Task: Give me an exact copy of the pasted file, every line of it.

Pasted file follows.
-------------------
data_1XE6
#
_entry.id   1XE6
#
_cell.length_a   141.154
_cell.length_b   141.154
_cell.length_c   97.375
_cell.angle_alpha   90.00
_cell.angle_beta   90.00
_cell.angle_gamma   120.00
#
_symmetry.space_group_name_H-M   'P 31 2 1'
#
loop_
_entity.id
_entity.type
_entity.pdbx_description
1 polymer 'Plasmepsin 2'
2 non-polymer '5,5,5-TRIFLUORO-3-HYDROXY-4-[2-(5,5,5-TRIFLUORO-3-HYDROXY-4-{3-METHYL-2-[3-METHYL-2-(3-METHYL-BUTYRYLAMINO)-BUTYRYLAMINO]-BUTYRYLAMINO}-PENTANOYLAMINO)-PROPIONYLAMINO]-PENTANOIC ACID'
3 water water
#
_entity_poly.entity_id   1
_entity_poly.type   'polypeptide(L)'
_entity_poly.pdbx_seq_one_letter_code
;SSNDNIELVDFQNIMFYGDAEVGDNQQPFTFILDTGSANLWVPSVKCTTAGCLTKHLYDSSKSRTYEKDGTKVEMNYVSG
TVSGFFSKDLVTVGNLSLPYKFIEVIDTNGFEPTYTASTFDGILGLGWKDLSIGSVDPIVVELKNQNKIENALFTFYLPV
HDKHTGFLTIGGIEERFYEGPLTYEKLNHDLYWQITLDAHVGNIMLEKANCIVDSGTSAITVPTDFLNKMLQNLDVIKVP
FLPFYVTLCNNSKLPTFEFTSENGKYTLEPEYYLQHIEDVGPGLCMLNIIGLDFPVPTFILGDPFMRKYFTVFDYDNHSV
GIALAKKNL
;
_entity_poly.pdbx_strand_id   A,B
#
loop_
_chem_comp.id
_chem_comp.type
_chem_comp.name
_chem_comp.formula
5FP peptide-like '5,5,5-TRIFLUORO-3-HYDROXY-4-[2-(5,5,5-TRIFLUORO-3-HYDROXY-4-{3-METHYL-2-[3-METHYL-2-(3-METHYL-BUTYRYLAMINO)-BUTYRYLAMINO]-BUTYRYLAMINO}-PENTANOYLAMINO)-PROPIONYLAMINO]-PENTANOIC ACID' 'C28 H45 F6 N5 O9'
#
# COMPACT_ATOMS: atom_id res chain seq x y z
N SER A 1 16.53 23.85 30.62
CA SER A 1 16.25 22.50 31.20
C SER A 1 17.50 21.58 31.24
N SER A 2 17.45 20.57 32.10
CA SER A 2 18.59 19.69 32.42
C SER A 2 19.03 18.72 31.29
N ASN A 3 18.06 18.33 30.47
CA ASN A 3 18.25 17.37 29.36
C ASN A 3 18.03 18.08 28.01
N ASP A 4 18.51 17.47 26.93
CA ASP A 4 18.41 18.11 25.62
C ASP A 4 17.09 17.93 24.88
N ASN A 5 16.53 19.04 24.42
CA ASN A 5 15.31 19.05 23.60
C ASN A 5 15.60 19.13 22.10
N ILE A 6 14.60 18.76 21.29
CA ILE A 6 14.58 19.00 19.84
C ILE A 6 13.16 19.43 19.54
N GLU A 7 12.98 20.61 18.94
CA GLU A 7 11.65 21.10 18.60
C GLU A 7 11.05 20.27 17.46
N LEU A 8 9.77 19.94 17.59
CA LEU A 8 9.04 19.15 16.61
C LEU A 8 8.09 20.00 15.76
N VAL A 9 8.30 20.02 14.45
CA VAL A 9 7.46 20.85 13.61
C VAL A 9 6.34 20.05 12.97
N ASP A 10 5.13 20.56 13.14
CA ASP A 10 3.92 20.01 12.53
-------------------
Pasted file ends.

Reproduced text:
data_1XE6
#
_entry.id   1XE6
#
_cell.length_a   141.154
_cell.length_b   141.154
_cell.length_c   97.375
_cell.angle_alpha   90.00
_cell.angle_beta   90.00
_cell.angle_gamma   120.00
#
_symmetry.space_group_name_H-M   'P 31 2 1'
#
loop_
_entity.id
_entity.type
_entity.pdbx_description
1 polymer 'Plasmepsin 2'
2 non-polymer '5,5,5-TRIFLUORO-3-HYDROXY-4-[2-(5,5,5-TRIFLUORO-3-HYDROXY-4-{3-METHYL-2-[3-METHYL-2-(3-METHYL-BUTYRYLAMINO)-BUTYRYLAMINO]-BUTYRYLAMINO}-PENTANOYLAMINO)-PROPIONYLAMINO]-PENTANOIC ACID'
3 water water
#
_entity_poly.entity_id   1
_entity_poly.type   'polypeptide(L)'
_entity_poly.pdbx_seq_one_letter_code
;SSNDNIELVDFQNIMFYGDAEVGDNQQPFTFILDTGSANLWVPSVKCTTAGCLTKHLYDSSKSRTYEKDGTKVEMNYVSG
TVSGFFSKDLVTVGNLSLPYKFIEVIDTNGFEPTYTASTFDGILGLGWKDLSIGSVDPIVVELKNQNKIENALFTFYLPV
HDKHTGFLTIGGIEERFYEGPLTYEKLNHDLYWQITLDAHVGNIMLEKANCIVDSGTSAITVPTDFLNKMLQNLDVIKVP
FLPFYVTLCNNSKLPTFEFTSENGKYTLEPEYYLQHIEDVGPGLCMLNIIGLDFPVPTFILGDPFMRKYFTVFDYDNHSV
GIALAKKNL
;
_entity_poly.pdbx_strand_id   A,B
#
loop_
_chem_comp.id
_chem_comp.type
_chem_comp.name
_chem_comp.formula
5FP peptide-like '5,5,5-TRIFLUORO-3-HYDROXY-4-[2-(5,5,5-TRIFLUORO-3-HYDROXY-4-{3-METHYL-2-[3-METHYL-2-(3-METHYL-BUTYRYLAMINO)-BUTYRYLAMINO]-BUTYRYLAMINO}-PENTANOYLAMINO)-PROPIONYLAMINO]-PENTANOIC ACID' 'C28 H45 F6 N5 O9'
#
# COMPACT_ATOMS: atom_id res chain seq x y z
N SER A 1 16.53 23.85 30.62
CA SER A 1 16.25 22.50 31.20
C SER A 1 17.50 21.58 31.24
N SER A 2 17.45 20.57 32.10
CA SER A 2 18.59 19.69 32.42
C SER A 2 19.03 18.72 31.29
N ASN A 3 18.06 18.33 30.47
CA ASN A 3 18.25 17.37 29.36
C ASN A 3 18.03 18.08 28.01
N ASP A 4 18.51 17.47 26.93
CA ASP A 4 18.41 18.11 25.62
C ASP A 4 17.09 17.93 24.88
N ASN A 5 16.53 19.04 24.42
CA ASN A 5 15.31 19.05 23.60
C ASN A 5 15.60 19.13 22.10
N ILE A 6 14.60 18.76 21.29
CA ILE A 6 14.58 19.00 19.84
C ILE A 6 13.16 19.43 19.54
N GLU A 7 12.98 20.61 18.94
CA GLU A 7 11.65 21.10 18.60
C GLU A 7 11.05 20.27 17.46
N LEU A 8 9.77 19.94 17.59
CA LEU A 8 9.04 19.15 16.61
C LEU A 8 8.09 20.00 15.76
N VAL A 9 8.30 20.02 14.45
CA VAL A 9 7.46 20.85 13.61
C VAL A 9 6.34 20.05 12.97
N ASP A 10 5.13 20.56 13.14
CA ASP A 10 3.92 20.01 12.53